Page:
The hypnotic ambience of “Transparent” exudes rhythms that captivate and draw the listener in. This track features a nice harmonic exchange between Getter and Chanda Rule as well as some cool soloing from Mark Egan.

The album concludes with what sounds like an impromptu performance called “Somewhere Jam.” This is a live, in-the-studio bonus track and features some smooth and mellow solos from Theo Travis on woodwinds. It’s kind of a modal exploratory piece that also serves as a snapshot of the Jane Getter Premonition in 2014 as they were getting their unique ensemble vision underway.

This is a really strong record in the sense that you feel the empathy and interaction between Getter and the various musicians she’s working with. The performances from three different distinct locations and lineups are pretty consistent. With this live recording Getter continues to prove that she is a triple threat as guitarist, singer and composer.

Looking Ahead

The “upcoming dates” page of Jane’s website currently lists one scheduled show. On April 17th at The Iridium in New York City you can see Jane Getter Premonition featuring Vernon Reid. Be sure to check the website periodically for additional dates as they’re added.

Album Review: Bob Kulick – Skeletons in the Closet

Bob Kulick

photo courtesy of Head First Entertainment

Album Review of Bob Kulick: Skeletons in the Closet

It’s a Bob Kulick album, so you know it’s gonna be good. But this exceeds all expectations. Guitarist Bob Kulick is joined on Skeletons in the Closet by lead vocalists David Glen Eisley, Andrew Freeman, Todd Kerns, Robin McAuley, Dennis St. James, Dee Snider, and Vick Wright; bass players Kjell Benner, Bobby Ferrari, Bruce Kulick, Dennis St. James, Rudy Sarzo, and Chuck Wright; keyboardists Doug Katsaros and Jimmy Waldo; and drummers Vinnie Appice, Frankie Banali, Chuck Burgi, Scot Coogan, Brent Fitz, Bobby Rock, Jay Schellen, and Eric Singer. Talk about an all-star cast! Surrounded by this talented crew of iconic ’80s rock cohorts, Bob has delivered a great, catchy, engaging new ’80s-style rock album.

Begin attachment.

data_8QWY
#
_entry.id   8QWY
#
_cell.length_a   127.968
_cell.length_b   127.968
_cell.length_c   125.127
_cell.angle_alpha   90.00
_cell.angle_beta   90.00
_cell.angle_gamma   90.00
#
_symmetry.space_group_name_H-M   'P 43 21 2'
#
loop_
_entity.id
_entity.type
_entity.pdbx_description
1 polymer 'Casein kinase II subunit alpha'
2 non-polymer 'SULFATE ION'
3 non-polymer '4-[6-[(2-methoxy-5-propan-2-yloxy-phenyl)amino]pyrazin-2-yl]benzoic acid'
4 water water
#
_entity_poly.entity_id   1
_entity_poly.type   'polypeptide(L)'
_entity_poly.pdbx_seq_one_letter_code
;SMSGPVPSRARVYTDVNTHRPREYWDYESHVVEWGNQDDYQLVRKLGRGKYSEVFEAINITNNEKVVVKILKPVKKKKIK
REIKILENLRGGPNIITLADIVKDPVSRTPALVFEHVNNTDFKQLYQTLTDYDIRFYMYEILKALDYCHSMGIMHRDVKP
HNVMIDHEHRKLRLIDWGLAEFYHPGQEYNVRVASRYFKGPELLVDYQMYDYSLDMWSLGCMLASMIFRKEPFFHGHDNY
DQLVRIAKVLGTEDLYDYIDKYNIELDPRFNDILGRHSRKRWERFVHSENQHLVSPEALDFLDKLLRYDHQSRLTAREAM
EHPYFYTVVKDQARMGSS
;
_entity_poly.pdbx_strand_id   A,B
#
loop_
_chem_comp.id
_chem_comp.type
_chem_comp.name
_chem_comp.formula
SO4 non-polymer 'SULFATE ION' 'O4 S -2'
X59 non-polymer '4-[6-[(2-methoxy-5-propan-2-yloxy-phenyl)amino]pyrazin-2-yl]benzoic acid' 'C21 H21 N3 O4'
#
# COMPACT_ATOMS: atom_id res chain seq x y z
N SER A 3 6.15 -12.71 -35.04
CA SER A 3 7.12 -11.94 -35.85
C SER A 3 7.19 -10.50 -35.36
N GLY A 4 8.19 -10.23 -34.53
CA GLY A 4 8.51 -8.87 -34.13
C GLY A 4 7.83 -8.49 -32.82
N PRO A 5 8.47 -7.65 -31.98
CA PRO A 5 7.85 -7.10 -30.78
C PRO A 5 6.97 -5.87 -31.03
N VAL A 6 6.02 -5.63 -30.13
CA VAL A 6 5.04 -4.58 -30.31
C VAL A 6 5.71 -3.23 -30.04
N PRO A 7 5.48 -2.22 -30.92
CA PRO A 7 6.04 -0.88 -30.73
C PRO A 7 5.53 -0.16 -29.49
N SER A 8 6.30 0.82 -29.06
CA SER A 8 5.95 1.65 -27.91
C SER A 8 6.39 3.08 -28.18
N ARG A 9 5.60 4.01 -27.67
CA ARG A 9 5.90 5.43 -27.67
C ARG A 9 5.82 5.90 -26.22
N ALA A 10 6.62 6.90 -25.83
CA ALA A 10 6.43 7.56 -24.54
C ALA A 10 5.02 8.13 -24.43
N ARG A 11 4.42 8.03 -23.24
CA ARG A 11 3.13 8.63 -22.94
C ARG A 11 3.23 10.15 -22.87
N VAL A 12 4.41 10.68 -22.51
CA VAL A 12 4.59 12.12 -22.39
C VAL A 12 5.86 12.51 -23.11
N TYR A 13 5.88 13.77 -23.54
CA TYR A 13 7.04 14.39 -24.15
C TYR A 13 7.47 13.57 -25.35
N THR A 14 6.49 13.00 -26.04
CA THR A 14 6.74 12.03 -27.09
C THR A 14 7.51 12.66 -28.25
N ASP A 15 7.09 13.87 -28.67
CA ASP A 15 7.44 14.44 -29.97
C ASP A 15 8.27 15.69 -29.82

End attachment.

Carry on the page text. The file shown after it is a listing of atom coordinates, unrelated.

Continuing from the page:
Bob Kulick - Skeletons in the Closet

image courtesy of Head First Entertainment

And that’s what really counts. Indeed, as I listen to my album review queue in preparation for writing these reviews, the pedigree of the band is unimportant; the music itself rises and falls on its merits. Needless to say, the music on this album rises.

Skeletons in the Closet is a mix of new songs and recordings of material from Bob’s rock ‘n roll past, including a couple songs each from Murderer’s Row and Skull.

I won’t pretend to be familiar with Murderer’s Row or Skull; I wouldn’t have known which songs were old vs. new if I hadn’t read the bio. As much as all hard rockers know Bob’s skill, I personally own only a few of the albums he played on. But that puts me in a position to hear all ten of these songs for the first time, like a kid in a candy store, and they’re an awesome collection of sweets.

The album kicks off its 10-tune journey with the five new tracks – well, four new tracks and an inspired cover.